Sunday, March 24, 2013

Blue Pancake, Blue Sky Mind & Dzogchen Realization


Dzogchen Explorations

Okar Research


"There is a dimension of surprise that we never thought of, we never expected. We never expected the sky to drop on our head."......The Blue Pancake........A teaching on maha ati by Chögyam Trungpa Rinpoche......

"It is as though we were building a city or a zoo, and suddenly the whole sky turned into a gigantic pancake and dropped on us. There is a new dimension of surprise that we never thought of, we never expected. We never expected the sky to drop on our head....The sky turns into a blue pancake and drops on our head-nobody believes that. But in maha ati experience, it actually does happen. There is a new dimension of shock. a new dimension of logic.......Our perspective becomes completely different...You have nowhere to go. It is a cosmic pancake that falls everywhere on the face of the earth. You cannot escape-that is the basic point. ati we are talking about the sky collapsing onto us.".....Chögyam Trungpa Rinpoche......The Naropa Institute in 1974 and appears in Journey Without Goal, from Shambhala Publications.

"Buddhism has a number of schools, primarily divided into the hinayana, mahayana and vajrayana traditions, and squabbling goes on among all of them. They all speak the language of totality, and every one of them claims to have the answer. The hinayanists may say that they have the answer because they know reality. The mahayanists may say that the bodhisattva is the best person that we could ever find in the world. Tantric practitioners may say that the most fantastic person is the powerful and crazy yogi who is unconquerable and who has achieved siddhis and magical powers of all kinds. Let them believe what they want......" ....Chögyam Trungpa Rinpoche......

"Practice means that everything you do, you act from Blue Sky Mind. You don't run off with your delusions when they arise. Seeing them as clouds, you begin to understand that which stays and that which goes. This Blue Sky Mind observes all of these passing conditions and sees them all clearly, but it isn't any one of those states itself....Blue Sky Mind, this unstainable consciousness, Buddha nature. Through practice you develop the strength to not identify with the things that come up and begin to prefer the spaciousness of your unstainable consciousness. The more time you spend as Blue Sky, the less you will want to spend time as clouds. To the extent that you spend time in this birthless mind, in the mind that hasn't taken the hard form of opinion, likes, and dislikes, to that extent you can have a flexible, expansive, and open mind.....You keep returning to Blue Sky Mind and as you spend more and more time there, eventually that becomes your place of residence. At this point it feels like a true turn-around has occurred, one with entirely different quality of being..".....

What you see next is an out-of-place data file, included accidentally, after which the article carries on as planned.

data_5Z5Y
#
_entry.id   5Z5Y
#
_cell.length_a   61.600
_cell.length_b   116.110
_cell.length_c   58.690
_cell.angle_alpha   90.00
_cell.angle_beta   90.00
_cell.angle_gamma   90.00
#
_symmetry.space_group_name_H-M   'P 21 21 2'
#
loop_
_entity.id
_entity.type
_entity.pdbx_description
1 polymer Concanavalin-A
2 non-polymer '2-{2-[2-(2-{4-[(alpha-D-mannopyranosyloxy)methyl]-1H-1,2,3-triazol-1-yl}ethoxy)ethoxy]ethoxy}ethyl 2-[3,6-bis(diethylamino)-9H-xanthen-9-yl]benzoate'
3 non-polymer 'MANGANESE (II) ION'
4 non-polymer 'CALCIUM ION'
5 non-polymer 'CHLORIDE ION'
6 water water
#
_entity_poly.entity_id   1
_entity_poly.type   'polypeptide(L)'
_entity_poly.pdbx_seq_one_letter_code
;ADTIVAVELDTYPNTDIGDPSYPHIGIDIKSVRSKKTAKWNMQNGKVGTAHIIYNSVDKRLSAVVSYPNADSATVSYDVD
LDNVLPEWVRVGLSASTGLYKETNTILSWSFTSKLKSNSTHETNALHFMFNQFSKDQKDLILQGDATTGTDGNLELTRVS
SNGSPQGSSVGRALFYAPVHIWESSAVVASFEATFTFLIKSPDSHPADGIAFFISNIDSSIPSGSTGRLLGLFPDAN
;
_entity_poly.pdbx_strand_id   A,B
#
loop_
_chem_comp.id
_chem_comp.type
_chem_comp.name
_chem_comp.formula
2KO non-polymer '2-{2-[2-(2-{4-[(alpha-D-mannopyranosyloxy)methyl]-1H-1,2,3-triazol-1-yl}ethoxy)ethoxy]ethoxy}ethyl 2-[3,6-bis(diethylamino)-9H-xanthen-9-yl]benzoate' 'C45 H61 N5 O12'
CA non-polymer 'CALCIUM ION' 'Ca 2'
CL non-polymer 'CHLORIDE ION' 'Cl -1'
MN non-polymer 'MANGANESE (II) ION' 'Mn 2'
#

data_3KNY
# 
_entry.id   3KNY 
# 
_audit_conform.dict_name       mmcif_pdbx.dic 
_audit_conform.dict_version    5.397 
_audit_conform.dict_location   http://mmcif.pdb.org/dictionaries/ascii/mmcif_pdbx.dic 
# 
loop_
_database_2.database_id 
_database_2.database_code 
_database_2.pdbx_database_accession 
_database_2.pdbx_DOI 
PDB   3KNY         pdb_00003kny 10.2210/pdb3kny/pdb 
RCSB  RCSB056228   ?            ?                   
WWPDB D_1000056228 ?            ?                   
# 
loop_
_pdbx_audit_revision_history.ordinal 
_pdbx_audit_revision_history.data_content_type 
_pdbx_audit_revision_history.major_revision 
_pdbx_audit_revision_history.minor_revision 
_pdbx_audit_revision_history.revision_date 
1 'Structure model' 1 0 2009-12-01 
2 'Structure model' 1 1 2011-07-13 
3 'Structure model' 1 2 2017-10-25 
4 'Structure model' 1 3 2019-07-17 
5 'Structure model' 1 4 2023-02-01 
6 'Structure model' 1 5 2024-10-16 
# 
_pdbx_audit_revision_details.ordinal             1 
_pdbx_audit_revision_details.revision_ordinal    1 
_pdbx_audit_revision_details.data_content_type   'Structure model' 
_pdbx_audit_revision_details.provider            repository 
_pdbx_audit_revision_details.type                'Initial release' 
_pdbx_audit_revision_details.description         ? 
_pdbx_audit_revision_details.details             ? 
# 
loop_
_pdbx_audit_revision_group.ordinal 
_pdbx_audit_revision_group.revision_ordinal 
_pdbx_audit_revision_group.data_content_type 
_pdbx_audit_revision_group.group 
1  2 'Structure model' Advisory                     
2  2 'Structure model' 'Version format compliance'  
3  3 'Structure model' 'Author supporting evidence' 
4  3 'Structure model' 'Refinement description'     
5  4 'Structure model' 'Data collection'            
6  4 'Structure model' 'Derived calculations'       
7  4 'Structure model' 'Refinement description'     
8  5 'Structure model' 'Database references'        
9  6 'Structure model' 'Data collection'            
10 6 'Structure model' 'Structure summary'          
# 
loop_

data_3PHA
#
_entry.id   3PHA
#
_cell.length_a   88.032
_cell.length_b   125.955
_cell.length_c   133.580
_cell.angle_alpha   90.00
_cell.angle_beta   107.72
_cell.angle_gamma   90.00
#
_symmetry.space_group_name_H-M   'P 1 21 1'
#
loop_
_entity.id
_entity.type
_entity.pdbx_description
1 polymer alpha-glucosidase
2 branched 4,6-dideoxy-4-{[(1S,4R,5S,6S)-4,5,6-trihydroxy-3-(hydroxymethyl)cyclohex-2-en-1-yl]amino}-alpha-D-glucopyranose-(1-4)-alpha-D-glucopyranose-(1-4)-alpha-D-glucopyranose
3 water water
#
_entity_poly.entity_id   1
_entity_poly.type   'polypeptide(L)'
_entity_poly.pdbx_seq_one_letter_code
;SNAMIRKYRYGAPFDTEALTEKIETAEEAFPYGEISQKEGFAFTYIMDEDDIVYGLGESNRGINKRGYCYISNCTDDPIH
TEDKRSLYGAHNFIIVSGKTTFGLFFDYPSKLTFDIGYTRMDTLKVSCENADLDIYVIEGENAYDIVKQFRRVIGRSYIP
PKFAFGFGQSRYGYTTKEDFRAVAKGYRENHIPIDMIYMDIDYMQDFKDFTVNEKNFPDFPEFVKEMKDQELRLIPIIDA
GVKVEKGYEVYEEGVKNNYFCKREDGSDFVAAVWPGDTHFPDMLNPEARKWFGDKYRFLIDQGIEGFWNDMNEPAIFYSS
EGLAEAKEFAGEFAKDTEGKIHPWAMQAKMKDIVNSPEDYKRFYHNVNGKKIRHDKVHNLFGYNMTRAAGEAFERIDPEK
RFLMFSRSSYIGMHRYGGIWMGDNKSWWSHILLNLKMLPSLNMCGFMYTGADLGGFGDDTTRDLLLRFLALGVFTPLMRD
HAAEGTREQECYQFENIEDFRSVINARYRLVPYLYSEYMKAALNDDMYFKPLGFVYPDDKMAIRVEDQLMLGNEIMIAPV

Tengri (Old Turkic: ; Modern Turkish: Tanrı; Proto-Turkic *teŋri / *taŋrɨ; Tngri; Modern Mongolian: Тэнгэр, Tenger), is one of the names for the primary chief deity in the religion of the early Turkic (Xiongnu, Hunnic, Bulgar) and Mongolic (Xianbei) peoples. Worship of Tengri is sometimes referred to as Tengrism. The core beings in Tengrism are Sky-Father (Tengri/Tenger Etseg) and Mother Earth (Eje/Gazar Eej). It involved shamanism, animism, totemism and ancestor worship......The Mongolian Great Khans of the 13th century ideologically based their power on a mandate from Tengri himself, and began their declarations with the words "by the will of Eternal [Blue] Heaven......The Turko-Mongolic concept of a sky god has an analogy in the Daoist coinage of 靝 (with 青 "blue" and 氣 "qi", i.e., "blue heaven") and Confucian concept of Tian Li.".....

"The Turkic sky god Tengri is strikingly similar to the Indo-European sky god, Dyeus, and the structure of the reconstructed Proto-Indo-European religion is closer to that of the early Turks than to the religion of any people of Near Eastern or Mediterranean antiquity."...Mircea Eliade, John C. Holt, Patterns in comparative religion, 1958, p. 94.

Khukh and Tengri literally mean "blue" and "sky" in Mongolian and modern Mongolians still pray to "Munkh Khukh Tengri" ("Eternal Blue Sky"). Therefore Mongolia is sometimes poetically referred to by Mongolians as the "Land of Eternal Blue Sky" ("Munkh Khukh Tengriin Oron" in Mongolian). In modern Turkey Tengriism is also known as the Göktanrı dini, "Sky God religion", Turkish "Gök" (sky) and "Tanrı" (God) corresponding to the Mongolian khukh (blue) and Tengri (sky), respectively.

"Dyēus Phytēr is the god of the day-lit sky and the chief god of the Indo-European pantheon. The name survives in Greek Zeus with a vocative form Zeu pater; Latin Jūpiter (from the archaic Latin Iovis pater; Diēspiter), Sanskrit Dyáus Pitā, and Illyrian Dei-pátrous."....

This teaching was adapted from Chögyam Trungpa Rinpoche's lectures on tantra at The Naropa Institute in 1974 and appears in Journey Without Goal, from Shambhala Publications......From The Essential Chögyam Trungpa, edited by Carolyn Gimian......© 1999 by Diana J. Mukpo.......Excerpted in the Shambhala Sun, September 1998, Halifax,


John Hopkins.....Northern New Mexico….March 2013


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